All About Jazz

Home » Articles » Live Reviews

Dear All About Jazz Readers,

If you're familiar with All About Jazz, you know that we've dedicated over two decades to supporting jazz as an art form, and more importantly, the creative musicians who make it. Our enduring commitment has made All About Jazz one of the most culturally important websites of its kind in the world reaching hundreds of thousands of readers every month. However, to expand our offerings and develop new means to foster jazz discovery we need your help.

You can become a sustaining member for a modest $20 and in return, we'll immediately hide those pesky Google ads PLUS deliver exclusive content and provide access to future articles for a full year! This combination will not only improve your AAJ experience, it will allow us to continue to rigorously build on the great work we first started in 1995. Read on to view our project ideas...

1

The Songs of Scott Walker (1967-70) at Royal Albert Hall

John Eyles By

Sign in to view read count
Scott Walker
Royal Albert Hall
BBC Proms
London
July 25, 2017

Opportunities to hear Scott Walker's music performed in public are few and far between, the last notable events before this one having been at the Barbican theatre in November 2008. Featuring several performers, notably including Damon Albarn and Jarvis Cocker, that series of three concerts had focussed on Walker's two most recent albums at the time, Tilt (Drag City, 1995) and The Drift (4AD, 2006), with Walker himself being present behind the sound desk.

As the dates in the title of this event make clear, this one-off concert at the BBC Proms focused on a very different period of Walker's history, the years covering his first solo recordings during which his song-writing developed rapidly. The songs performed were all Walker compositions, drawn from the albums Scott (Philips, 1967), Scott 2 (Philips, 1968), Scott 3 (Philips, 1969), Scott 4 (Philips, 1969) and (breaking the sequence!) 'Til the Band Comes In (Philips, 1970), with the lion's share being drawn from the latter three, particularly Scott 4.

As at the Barbican nine years before, this concert featured multiple vocalists. Sharing the vocal duties equally were Jarvis Cocker of Pulp (whose 2001 Island Records album We Love Life Walker helped produce, arrange and mix), Sheffield singer/guitarist and one-time Pulp member Richard Hawley, US singer-songwriter John Grant and the welcome female presence of Norwegian singer-songwriter Susanne Sundfør. The frequent changes of vocalist kept the concert fresh and interesting, while allowing scope for its vocalist's style to match each particular song.

Accompanying and supporting the singers was the Heritage Orchestra, conducted by Jules Buckley, plus London Contemporary Voices. From the opening instrumental "Prologue," played by the orchestra alone, leading into Cocker singing the evocative "Boy Child," the arrangements by Buckley consistently created settings for the lead vocalists that allowed them to be heard to best effect and freed them to interpret the songs in their own ways. The conductor is becoming a regular and very popular fixture at the Proms, in 2016 having appeared in successful events with Quincy Jones, Kamasi Washington and Jamie Cullum.

One notable difference between this event and that at the Barbican was that there was no evidence of Walker himself here on the night. Although he had given his blessing to all those involved in the concert, he played no part in the preparations. As the compositions performed are about fifty years old, it is unsurprising that Walker chose not to look back; for years he has been pushing back frontiers and moving on, and his most recent album release, the soundtrack The Childhood of a Leader (4AD, 2016) shows this remains true. Nevertheless, such was the enthusiasm and affection shown by this audience that it seemed Walker should have been here to hear it; let's hope he did somehow.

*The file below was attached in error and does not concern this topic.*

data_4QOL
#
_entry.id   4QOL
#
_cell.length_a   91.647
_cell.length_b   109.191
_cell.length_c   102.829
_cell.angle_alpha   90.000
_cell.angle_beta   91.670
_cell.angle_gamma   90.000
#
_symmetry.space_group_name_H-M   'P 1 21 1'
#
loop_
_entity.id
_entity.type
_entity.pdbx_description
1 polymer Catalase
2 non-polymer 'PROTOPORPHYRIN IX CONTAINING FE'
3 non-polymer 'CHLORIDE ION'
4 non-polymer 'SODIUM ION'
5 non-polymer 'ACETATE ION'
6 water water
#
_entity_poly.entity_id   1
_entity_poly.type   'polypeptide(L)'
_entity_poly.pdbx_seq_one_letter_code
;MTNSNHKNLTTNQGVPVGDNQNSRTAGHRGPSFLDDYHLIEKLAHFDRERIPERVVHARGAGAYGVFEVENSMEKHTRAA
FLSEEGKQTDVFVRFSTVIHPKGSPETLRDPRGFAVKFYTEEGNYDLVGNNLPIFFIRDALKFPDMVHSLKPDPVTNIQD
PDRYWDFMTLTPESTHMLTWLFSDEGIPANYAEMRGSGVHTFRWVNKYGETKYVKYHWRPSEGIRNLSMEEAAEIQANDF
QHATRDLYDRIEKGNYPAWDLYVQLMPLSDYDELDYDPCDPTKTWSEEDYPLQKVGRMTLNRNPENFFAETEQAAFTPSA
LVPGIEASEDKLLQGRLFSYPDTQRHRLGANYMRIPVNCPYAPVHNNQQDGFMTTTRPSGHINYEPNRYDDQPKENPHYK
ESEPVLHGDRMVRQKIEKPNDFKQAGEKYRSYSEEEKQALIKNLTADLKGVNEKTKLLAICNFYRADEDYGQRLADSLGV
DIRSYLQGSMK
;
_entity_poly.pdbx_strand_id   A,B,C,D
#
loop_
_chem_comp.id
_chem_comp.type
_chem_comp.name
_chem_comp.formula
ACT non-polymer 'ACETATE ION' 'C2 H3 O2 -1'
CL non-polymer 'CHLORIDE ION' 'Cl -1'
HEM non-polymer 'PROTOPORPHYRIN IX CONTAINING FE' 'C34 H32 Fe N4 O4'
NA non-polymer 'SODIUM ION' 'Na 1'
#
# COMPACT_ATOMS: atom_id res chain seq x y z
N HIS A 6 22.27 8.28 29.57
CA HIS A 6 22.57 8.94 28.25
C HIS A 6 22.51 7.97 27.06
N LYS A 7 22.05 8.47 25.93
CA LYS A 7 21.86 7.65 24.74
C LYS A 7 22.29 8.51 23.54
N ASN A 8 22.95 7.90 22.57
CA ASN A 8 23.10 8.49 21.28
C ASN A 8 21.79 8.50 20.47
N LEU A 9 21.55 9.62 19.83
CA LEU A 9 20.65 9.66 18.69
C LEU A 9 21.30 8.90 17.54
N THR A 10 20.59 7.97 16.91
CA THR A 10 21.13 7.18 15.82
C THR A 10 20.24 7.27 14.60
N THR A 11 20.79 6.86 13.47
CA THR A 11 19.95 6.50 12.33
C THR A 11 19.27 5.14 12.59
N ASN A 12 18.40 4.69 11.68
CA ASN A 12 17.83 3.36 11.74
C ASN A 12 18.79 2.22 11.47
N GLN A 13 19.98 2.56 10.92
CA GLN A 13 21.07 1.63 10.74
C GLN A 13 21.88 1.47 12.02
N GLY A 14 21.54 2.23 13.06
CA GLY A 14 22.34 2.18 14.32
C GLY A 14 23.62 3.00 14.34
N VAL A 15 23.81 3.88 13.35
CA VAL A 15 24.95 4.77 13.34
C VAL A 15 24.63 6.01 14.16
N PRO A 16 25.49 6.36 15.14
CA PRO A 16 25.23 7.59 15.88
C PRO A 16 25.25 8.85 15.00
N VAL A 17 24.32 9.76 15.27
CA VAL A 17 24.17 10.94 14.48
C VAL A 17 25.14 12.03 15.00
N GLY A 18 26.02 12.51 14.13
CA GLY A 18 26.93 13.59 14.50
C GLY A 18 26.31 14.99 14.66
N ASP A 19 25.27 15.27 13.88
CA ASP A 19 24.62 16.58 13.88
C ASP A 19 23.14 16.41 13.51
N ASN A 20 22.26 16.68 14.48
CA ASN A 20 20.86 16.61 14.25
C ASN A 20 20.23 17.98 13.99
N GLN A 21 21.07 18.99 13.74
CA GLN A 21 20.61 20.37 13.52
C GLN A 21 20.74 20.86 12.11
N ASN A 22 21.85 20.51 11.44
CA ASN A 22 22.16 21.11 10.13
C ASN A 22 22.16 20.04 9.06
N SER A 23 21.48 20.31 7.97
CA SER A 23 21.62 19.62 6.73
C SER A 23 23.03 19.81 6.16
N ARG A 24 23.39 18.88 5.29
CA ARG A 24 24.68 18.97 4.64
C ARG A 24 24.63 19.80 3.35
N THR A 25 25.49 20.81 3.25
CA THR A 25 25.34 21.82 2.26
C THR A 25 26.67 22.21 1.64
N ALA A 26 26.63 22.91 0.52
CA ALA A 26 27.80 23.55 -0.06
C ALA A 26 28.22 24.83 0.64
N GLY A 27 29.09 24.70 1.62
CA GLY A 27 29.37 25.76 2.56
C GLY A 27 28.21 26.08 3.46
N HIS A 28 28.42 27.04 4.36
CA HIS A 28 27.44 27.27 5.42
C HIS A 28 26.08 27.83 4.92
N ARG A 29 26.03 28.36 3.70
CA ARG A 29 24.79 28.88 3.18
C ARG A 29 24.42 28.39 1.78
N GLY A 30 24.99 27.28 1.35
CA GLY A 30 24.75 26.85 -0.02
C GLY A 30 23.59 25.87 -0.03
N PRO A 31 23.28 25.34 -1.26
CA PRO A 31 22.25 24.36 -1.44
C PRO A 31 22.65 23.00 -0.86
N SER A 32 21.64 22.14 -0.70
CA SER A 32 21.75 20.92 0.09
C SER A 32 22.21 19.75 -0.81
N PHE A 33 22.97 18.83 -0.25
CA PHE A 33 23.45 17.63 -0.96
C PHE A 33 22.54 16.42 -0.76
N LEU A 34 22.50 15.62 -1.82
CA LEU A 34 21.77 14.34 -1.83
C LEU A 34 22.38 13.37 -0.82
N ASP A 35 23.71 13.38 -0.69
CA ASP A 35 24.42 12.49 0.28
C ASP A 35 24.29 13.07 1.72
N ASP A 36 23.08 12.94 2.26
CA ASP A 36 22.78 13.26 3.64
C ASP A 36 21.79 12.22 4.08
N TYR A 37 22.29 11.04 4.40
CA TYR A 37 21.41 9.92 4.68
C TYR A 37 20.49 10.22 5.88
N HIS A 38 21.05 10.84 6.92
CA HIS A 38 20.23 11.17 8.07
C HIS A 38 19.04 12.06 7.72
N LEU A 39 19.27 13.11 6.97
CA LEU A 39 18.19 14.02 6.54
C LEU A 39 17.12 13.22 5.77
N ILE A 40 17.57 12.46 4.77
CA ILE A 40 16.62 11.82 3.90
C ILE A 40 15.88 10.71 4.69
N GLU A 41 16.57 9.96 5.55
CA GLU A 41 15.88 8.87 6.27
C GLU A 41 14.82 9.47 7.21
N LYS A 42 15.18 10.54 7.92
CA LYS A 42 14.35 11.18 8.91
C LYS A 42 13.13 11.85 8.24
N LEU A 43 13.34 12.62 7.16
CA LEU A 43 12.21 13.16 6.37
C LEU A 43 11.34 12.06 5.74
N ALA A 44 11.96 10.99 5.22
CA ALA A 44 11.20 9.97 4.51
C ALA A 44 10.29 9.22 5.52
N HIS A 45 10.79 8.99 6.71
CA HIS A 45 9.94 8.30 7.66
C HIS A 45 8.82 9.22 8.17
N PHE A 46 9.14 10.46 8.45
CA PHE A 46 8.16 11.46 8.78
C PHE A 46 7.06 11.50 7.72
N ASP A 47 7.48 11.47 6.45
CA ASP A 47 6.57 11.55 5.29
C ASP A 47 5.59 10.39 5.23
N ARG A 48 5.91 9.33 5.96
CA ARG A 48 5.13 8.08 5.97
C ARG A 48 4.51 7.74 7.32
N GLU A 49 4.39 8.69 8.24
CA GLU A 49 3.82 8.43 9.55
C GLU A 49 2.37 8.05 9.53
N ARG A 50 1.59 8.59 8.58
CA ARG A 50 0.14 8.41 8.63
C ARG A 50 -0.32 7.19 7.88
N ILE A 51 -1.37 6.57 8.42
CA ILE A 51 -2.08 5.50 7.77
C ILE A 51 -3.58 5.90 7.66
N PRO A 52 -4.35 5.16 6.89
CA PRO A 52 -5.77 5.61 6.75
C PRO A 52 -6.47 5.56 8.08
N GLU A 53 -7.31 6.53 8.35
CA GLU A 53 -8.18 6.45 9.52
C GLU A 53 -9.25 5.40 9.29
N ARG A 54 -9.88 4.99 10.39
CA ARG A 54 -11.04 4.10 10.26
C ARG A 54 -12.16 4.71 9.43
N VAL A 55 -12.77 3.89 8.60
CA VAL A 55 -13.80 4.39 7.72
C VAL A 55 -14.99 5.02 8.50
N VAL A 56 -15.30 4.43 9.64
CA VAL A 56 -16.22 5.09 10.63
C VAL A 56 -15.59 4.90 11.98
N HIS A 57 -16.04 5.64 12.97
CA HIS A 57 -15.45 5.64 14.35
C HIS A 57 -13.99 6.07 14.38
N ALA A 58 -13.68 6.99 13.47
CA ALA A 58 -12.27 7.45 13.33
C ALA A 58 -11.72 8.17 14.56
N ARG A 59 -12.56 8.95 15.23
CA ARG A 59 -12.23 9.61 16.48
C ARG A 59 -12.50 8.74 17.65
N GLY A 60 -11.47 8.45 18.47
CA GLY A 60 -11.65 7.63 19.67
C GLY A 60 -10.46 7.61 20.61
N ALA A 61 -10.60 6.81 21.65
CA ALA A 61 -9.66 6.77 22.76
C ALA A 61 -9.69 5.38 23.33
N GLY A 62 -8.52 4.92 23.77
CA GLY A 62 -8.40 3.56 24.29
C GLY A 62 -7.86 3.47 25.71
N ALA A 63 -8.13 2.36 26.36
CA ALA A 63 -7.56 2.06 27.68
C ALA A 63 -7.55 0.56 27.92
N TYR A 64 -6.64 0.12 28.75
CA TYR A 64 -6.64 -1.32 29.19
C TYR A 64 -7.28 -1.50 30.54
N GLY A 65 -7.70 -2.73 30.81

For those who were not fortunate enough to be in the Royal Albert Hall on 25th July (and for those who were) the good news is that the concert was well documented, with excellent footage of most songs on YouTube. Here is a good place to start...



Tags

Related Video

comments powered by Disqus

Related Articles

Read European Jazz Conference 2018 Live Reviews
European Jazz Conference 2018
by Ian Patterson
Published: September 25, 2018
Read The Magpie Salute At The Grand Point North Festival 2018 Live Reviews
The Magpie Salute At The Grand Point North Festival 2018
by Doug Collette
Published: September 23, 2018
Read Chris Isaak at The Paramount in Huntington, NY Live Reviews
Chris Isaak at The Paramount in Huntington, NY
by Christine Connallon
Published: September 23, 2018
Read Detroit Jazz Festival 2018 Live Reviews
Detroit Jazz Festival 2018
by C. Andrew Hovan
Published: September 19, 2018
Read Beethoven, Barber and Vivaldi at The Jazz Corner Live Reviews
Beethoven, Barber and Vivaldi at The Jazz Corner
by Martin McFie
Published: September 18, 2018
Read Bryan Ferry at the Macedonian Philharmonic Hall, Macedonia 2018 Live Reviews
Bryan Ferry at the Macedonian Philharmonic Hall, Macedonia...
by Nenad Georgievski
Published: September 16, 2018
Read "Atlanta Jazz Festival 2018" Live Reviews Atlanta Jazz Festival 2018
by Mark Sullivan
Published: June 9, 2018
Read "Anat Fort Quartet at Cornelia Street Café" Live Reviews Anat Fort Quartet at Cornelia Street Café
by Tyran Grillo
Published: March 1, 2018
Read "12 Points 2018" Live Reviews 12 Points 2018
by Ian Patterson
Published: September 14, 2018
Read "European Jazz Conference 2017" Live Reviews European Jazz Conference 2017
by Ian Patterson
Published: October 2, 2017
Read "Lionel Loueke Trio at A-Trane" Live Reviews Lionel Loueke Trio at A-Trane
by Friedrich Kunzmann
Published: February 26, 2018